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The Enterprise Instrumentation Framework : Page 3

The Enterprise Instrumentation Framework (EIF) provides an easy-to-use and unified API for writing trace messages out to any and all event sinks including: the event log, WMI, text files, MSMQ, etc.


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The EIF in Action
To output messages to event sinks (listeners like the event log) with the EIF you simply call the static Raise method of the TraceMessageEvent class as follows:

TraceMessageEvent.Raise("MyMessage");

This one line API call makes good on the promise of a simple instrumentation API.

The next step is to generate (or create) a configuration file. This configuration file will allow you (or the administrator of your application) to turn on and off the output and capturing of trace messages in your application. Like all config files in .NET, this file is XML. Let's take a quick look at the details of the XML contained in this file:

Event Sources: Used to indicate the source (or provider) of the trace message (application is the intrinsic event source)

<eventSources> <eventSource name="Application" type="softwareElement" internalExceptionHandler="ignore" description="Application event source." /> </eventSources>

Event Sinks: These are the consumers of the trace messages (event log for example)


<eventSinks> <eventSink name="wmiSink" description="Outputs events to WMI." type="Microsoft.EnterpriseInstrumentation. EventSinks.WmiEventSink" /> <eventSink name="traceSink" description="Outputs events to the Windows Event Trace." type="Microsoft.EnterpriseInstrumentation. EventSinks.TraceEventSink"> <parameter name="sessionName" value="TraceSession" /> </eventSink> <eventSink name="logSink" description="Outputs events to the event log." type="Microsoft.EnterpriseInstrumentation. EventSinks.LogEventSink"> <parameter name="entryTypeFieldName" value="EventLogEntryTypeID" /> <parameter name="defaultEntryType" value="Information" /> <parameter name="machineName" value="." /> </eventSink> </eventSinks>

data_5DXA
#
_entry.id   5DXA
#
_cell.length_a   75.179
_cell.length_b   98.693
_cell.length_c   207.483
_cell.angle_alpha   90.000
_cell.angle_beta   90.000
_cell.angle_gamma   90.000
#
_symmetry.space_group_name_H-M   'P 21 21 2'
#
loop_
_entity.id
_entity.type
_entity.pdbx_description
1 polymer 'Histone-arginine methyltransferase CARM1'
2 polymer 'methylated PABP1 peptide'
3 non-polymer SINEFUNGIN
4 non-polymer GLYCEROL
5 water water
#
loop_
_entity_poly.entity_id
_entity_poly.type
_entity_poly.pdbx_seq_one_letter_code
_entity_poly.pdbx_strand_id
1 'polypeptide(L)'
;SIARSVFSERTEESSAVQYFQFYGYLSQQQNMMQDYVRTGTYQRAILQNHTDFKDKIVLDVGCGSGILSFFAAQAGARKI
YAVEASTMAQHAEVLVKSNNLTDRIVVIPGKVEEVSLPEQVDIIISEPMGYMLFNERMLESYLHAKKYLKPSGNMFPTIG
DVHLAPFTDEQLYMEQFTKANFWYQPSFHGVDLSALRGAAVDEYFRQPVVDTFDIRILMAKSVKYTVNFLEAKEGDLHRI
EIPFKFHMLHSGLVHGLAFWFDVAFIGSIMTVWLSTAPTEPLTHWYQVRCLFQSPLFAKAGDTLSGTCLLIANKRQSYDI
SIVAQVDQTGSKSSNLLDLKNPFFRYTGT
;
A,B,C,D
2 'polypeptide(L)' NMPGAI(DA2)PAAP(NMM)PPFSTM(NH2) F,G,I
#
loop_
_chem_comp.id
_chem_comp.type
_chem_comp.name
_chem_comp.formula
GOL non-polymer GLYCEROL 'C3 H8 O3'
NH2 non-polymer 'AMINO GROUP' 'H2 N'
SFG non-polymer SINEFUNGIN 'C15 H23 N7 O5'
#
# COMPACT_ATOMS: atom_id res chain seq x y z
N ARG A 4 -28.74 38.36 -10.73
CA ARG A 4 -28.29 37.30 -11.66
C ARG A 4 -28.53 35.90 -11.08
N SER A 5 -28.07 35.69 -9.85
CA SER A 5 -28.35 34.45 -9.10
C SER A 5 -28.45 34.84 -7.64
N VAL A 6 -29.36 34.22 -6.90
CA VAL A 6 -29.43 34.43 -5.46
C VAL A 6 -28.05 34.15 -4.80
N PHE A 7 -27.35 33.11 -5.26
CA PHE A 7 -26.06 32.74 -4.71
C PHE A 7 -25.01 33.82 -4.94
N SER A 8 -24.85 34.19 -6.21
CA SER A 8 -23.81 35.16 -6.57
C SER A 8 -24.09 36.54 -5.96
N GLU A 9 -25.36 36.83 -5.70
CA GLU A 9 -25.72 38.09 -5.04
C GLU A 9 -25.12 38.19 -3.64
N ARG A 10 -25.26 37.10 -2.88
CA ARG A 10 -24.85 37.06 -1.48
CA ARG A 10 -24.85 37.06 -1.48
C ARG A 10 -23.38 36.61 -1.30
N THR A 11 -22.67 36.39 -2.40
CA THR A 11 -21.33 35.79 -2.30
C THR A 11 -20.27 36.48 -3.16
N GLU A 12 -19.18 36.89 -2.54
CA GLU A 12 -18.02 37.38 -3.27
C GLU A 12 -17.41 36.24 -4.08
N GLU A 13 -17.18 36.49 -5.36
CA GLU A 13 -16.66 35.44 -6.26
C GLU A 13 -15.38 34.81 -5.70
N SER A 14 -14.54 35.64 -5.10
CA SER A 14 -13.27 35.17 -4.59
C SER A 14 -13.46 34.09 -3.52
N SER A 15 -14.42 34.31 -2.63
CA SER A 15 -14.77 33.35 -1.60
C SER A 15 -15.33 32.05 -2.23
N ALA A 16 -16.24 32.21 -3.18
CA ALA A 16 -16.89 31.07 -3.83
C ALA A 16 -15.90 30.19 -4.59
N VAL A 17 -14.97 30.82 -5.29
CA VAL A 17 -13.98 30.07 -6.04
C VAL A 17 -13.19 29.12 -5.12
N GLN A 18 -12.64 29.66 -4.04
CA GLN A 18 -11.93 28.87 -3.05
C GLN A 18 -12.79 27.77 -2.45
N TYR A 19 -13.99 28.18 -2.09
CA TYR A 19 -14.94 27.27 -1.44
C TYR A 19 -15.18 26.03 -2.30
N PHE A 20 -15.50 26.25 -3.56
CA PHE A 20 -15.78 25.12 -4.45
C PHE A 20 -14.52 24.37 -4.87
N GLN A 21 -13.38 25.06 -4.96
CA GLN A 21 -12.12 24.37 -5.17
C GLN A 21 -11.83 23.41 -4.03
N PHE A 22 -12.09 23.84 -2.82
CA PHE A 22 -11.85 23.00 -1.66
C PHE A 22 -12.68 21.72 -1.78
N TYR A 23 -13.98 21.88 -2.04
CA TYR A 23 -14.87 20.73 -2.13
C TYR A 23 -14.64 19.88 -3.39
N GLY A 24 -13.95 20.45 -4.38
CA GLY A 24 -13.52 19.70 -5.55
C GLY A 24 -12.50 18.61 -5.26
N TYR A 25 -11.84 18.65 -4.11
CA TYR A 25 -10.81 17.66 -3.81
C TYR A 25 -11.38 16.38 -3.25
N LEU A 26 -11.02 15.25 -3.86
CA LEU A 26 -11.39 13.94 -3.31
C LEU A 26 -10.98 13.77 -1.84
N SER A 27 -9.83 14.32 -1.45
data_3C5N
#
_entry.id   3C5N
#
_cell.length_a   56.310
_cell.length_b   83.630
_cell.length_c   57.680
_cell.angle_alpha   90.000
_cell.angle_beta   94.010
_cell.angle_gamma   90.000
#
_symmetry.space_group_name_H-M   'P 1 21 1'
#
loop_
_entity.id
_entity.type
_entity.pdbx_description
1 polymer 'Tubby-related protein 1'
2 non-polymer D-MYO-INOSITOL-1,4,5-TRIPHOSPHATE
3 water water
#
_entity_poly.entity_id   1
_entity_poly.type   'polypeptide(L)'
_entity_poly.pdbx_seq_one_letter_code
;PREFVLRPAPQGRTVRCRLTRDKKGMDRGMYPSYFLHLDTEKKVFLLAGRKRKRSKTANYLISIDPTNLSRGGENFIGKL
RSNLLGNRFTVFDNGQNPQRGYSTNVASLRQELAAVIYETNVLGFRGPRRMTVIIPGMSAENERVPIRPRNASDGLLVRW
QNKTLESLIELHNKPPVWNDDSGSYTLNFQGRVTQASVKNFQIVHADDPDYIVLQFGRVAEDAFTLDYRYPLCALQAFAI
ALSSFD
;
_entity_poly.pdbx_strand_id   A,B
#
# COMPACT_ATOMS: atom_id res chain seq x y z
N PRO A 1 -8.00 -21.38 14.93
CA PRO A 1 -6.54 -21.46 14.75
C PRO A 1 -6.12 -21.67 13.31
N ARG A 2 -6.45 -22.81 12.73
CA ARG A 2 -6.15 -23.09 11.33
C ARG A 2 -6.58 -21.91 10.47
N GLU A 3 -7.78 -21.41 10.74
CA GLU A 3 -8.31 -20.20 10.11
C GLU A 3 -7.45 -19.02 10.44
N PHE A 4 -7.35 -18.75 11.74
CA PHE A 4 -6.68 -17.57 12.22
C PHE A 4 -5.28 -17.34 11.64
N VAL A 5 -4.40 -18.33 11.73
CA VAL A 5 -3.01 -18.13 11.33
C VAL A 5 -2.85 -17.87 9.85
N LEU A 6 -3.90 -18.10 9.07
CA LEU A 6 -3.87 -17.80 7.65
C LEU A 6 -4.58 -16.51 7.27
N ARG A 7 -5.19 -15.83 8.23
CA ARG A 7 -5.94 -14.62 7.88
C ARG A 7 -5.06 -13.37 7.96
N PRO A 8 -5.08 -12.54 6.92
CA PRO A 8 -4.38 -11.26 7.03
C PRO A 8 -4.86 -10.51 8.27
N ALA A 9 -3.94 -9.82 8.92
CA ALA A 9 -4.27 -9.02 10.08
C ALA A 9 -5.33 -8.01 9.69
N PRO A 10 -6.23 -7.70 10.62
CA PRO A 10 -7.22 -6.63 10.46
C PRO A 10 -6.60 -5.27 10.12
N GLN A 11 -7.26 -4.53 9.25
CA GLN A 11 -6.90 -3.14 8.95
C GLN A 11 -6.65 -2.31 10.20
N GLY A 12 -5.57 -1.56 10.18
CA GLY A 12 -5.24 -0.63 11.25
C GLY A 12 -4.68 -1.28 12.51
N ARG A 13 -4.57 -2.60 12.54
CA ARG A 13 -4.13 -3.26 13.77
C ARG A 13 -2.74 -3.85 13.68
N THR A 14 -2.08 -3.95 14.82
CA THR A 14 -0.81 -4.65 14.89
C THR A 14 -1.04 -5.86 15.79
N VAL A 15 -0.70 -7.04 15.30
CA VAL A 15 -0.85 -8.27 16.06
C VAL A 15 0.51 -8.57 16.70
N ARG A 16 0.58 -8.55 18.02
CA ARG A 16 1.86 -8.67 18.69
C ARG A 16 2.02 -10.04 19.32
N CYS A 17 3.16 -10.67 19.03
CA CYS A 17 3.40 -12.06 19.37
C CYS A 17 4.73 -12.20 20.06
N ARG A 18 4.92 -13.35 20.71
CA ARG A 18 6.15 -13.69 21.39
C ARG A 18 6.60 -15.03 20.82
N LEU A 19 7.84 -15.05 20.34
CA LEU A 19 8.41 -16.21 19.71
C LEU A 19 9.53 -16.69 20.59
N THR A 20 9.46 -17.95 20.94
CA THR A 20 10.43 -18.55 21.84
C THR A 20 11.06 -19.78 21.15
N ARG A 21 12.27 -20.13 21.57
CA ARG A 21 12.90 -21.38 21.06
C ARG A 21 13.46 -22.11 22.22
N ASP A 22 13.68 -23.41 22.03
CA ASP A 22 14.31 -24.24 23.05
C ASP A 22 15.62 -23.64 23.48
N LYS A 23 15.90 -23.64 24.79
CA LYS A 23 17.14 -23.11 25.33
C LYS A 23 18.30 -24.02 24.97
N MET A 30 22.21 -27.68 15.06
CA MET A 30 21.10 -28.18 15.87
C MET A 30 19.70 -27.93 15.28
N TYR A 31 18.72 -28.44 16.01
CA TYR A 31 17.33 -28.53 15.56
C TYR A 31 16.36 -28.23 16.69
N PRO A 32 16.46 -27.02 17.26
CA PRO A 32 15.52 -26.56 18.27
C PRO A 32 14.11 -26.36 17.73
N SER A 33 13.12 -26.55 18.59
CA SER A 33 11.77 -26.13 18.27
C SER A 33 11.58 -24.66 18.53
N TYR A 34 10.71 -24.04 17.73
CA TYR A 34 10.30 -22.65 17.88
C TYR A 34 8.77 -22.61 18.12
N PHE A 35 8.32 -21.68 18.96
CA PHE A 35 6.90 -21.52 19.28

Event Categories: Used to group messages ("Errors" or "Broken Rules" for example)

<eventCategories> <eventCategory name="All Events" description="A category for all events."> <event type="System.Object" /> </eventCategory> <eventCategory> ... </eventCategory> </eventCategories>

Event Filters: Used to bind event categories to event sinks

<filters> <filter name="defaultSoftwareElementFilter" description="Software Element event sources."> <eventCategoryRef name="All Events"> <eventSinkRef name="wmiSink" /> <eventSinkRef name="traceSink" /> <eventSinkRef name="logSink" /> </eventCategoryRef> </filter> <filter name="defaultRequestFilter" description=" Request event sources."> <eventCategoryRef name="All Events"> <eventSinkRef name="wmiSink" /> <eventSinkRef name="traceSink" /> <eventSinkRef name="logSink" /> </eventCategoryRef> </filter> </filters>

Filter Bindings: Used to bind event sources to event filters

<filterBindings> <eventSourceRef name="Application"> <filterRef name="defaultSoftwareElementFilter" /> </eventSourceRef> </filterBindings>

This configuration file is generated and manipulated for us at design time by the EIF. You will undoubtedly want to modify this configuration file yourself and perhaps share a common configuration file across your application. In addition, you may want to leverage the configuration API provided by the EIF to expose the contents of this file to editing by the system administrators.

Now let's take a look at what our one line API call output to the event log. Figure 1 provides a graphical depiction of the trace message inside the event log.



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